In work that is promising for future galactic modeling, an astrophysics team led by Dr. Ming Sun at The University of Alabama in Huntsville (UAH) has quantified processes involved in gas mixing in the tails of galaxies being stripped of their gas envelopes.
The research is pioneering because the processes by which the gas tails mix with the surrounding intracluster medium are poorly understood, says Dr. Sun, an associate professor of physics and astronomy at UAH, a part of the University of Alabama System.
“I have worked in this field from 2004, when I was still a graduate student at Harvard,” he says.
With postdoctoral research team members Dr. Chong Ge and Dr. Rongxin Luo at UAH and other collaborators, Dr. Sun has published a paper about the findings in Nature Astronomy.
Galaxies soar in clusters at high speeds of 1,000-2,000 kilometers per second (km/s). During their journey inside clusters, the drag force from the gas between galaxies in the cluster, called the intracluster medium, removes cold gas from galaxies. That process leaves long trails of stripped gas behind them, somewhat similar to airplane contrails and comet tails.
“Those trails, initially composed of cold gas originated from galaxies, will mix with the hot intracluster medium to produce multi-phase gas with various temperatures,” Dr. Sun says. “We all experience mixing of cold and hot gas and fluid in daily life, like when we pour cold milk into hot coffee, or cold air meeting warm air in our atmosphere.”
The energy transfer and mixing in the multiphase medium is an outstanding question in astrophysics that is important to galaxy formation and evolution. Since Dr. Sun discovered the X-ray tail behind ESO 137-001 in 2005, the full story about these interactions has evolved as scientists began to get better and better data with new telescopes.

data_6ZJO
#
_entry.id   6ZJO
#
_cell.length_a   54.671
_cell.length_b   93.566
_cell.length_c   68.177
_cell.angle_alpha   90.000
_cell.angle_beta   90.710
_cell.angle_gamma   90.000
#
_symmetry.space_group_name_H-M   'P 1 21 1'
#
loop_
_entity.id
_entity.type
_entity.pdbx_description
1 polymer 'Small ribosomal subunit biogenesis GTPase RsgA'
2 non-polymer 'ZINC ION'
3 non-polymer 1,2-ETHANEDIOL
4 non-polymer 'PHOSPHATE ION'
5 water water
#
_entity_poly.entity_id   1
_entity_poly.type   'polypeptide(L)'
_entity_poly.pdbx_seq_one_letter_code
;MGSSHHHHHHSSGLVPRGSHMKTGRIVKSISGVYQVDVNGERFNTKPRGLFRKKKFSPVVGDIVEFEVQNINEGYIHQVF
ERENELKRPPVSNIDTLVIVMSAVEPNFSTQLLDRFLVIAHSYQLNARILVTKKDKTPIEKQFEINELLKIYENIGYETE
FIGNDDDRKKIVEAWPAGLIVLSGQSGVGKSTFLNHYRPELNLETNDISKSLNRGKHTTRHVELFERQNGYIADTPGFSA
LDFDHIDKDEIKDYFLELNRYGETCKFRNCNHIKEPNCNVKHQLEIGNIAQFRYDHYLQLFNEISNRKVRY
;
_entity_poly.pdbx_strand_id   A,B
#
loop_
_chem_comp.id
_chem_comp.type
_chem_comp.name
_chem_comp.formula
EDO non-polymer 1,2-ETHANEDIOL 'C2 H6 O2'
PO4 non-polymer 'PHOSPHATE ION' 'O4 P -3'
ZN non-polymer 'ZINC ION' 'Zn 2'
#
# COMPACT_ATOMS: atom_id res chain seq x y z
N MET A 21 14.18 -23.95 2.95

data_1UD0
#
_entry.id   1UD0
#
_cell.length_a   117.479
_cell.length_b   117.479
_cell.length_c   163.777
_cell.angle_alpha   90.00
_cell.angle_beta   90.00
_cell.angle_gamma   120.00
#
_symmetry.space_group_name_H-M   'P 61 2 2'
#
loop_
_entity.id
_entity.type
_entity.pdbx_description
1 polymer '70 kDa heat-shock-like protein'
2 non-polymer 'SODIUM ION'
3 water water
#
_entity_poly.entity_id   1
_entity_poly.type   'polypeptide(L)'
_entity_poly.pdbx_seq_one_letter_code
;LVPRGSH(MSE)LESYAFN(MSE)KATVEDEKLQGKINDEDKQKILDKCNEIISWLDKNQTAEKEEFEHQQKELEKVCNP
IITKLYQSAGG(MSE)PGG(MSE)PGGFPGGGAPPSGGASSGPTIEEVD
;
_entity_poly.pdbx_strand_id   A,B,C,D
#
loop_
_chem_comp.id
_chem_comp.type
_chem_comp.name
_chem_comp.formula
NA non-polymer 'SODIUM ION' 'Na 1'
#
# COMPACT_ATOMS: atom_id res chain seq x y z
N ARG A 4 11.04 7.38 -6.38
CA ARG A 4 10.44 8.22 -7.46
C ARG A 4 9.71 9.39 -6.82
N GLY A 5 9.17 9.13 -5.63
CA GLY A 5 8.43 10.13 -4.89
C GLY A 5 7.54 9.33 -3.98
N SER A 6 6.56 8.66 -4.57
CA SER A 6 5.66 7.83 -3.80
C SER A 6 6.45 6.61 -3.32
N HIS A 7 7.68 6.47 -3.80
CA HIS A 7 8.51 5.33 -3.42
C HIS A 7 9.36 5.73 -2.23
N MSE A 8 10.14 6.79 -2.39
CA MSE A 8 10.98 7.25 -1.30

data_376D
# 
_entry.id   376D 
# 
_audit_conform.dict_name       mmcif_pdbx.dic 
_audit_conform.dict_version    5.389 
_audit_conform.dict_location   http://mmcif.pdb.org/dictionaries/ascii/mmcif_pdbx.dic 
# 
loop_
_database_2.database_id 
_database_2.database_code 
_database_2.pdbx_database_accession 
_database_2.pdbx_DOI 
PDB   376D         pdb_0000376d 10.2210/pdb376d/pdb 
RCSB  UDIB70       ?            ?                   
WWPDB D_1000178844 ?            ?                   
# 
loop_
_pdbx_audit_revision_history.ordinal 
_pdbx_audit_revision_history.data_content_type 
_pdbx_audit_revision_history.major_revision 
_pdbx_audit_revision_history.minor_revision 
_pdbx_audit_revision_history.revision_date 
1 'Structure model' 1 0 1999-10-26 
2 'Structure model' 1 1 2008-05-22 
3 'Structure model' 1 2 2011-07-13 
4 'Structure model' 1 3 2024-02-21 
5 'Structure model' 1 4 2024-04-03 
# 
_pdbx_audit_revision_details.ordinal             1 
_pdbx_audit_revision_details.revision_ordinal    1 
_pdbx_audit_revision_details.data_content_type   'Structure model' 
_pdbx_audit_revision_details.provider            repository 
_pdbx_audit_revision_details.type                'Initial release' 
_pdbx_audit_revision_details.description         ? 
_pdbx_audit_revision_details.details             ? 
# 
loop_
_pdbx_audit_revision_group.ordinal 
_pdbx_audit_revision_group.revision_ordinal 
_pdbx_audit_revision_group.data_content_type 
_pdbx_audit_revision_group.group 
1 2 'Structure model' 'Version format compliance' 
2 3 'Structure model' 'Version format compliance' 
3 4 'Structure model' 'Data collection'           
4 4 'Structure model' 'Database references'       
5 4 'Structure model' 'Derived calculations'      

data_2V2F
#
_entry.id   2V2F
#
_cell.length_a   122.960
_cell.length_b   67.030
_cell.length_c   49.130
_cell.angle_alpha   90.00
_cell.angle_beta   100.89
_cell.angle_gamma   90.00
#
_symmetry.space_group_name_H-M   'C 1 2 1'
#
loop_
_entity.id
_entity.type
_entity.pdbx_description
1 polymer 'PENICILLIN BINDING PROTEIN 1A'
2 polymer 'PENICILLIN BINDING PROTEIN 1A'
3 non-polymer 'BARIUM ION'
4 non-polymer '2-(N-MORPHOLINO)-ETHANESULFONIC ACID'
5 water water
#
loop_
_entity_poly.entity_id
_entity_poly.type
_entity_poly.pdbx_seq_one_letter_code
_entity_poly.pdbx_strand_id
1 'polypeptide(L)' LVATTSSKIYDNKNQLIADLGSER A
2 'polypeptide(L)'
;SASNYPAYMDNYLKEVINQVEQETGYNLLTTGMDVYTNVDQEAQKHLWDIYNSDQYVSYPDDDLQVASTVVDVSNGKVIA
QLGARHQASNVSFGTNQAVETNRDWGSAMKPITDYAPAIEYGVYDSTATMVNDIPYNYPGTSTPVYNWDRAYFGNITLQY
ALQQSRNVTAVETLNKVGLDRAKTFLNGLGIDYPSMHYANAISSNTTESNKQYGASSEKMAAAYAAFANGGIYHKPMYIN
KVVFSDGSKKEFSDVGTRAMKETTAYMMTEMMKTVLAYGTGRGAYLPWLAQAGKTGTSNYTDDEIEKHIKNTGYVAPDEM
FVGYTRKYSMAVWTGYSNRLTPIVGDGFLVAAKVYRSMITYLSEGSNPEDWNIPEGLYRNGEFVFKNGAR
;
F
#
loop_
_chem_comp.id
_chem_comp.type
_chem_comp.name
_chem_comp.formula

“Recent observations began to reveal such tails behind galaxies for gas at different phases or temperatures, in other words neutral atomic gas, molecular gas, ionized gas as shown in H-alpha – which is a specific deep-red visible spectral line – or hot gas in X-rays,” he says. “However, the relationship between gas in different phases in the tails is poorly known.”
The X-ray observations were made by NASA’s Chandra X-ray telescope and the European Space Agency’s XMM-Newton. Optical observations were made by the European Southern Observatory Very Large Telescope, the National Astronomical Observatory of Japan Subaru Telescope and the Southern Astrophysical Research telescope.
For the first time, the new paper reports a simple linear correlation between the X-ray surface brightness and the H-alpha surface brightness of the diffuse gas, as a ratio of approximately 3.5, for a universal correlation between warm and hot gas in the stripped tails of cluster galaxies, says Dr. Sun.
“Moreover, a similar X-ray to H-alpha ratio is also observed in the only example of galactic winds – the outflows from galaxies that are important to regulate galaxy formation – suggesting this ratio may also apply in other multi-phase environments,” he says. “This new correlation provides an important test for models of energy transfer in the multi-phase gas, again important for studies of galaxy formation and evolution.”
Dr. Sun is currently working with theoreticians on modeling that uses the results of the research. “It provides strong constraints on the distribution and geometry of the warm, ionized gas, likely highly fragmented or even fractal, as the interface between hot and cold gas,” he says.
In separate research reported in June, Dr. Sun’s team announced the discovery of a scientifically mysterious, isolated cloud bigger than the Milky Way, with a mass 10 billion times the mass of the sun. The gas cloud is located in an area of the Leo Cluster, also known as Abell 1367, that is unpopulated by galaxies. A1367 contains around 70 galaxies and is located around 300 million light years from Earth.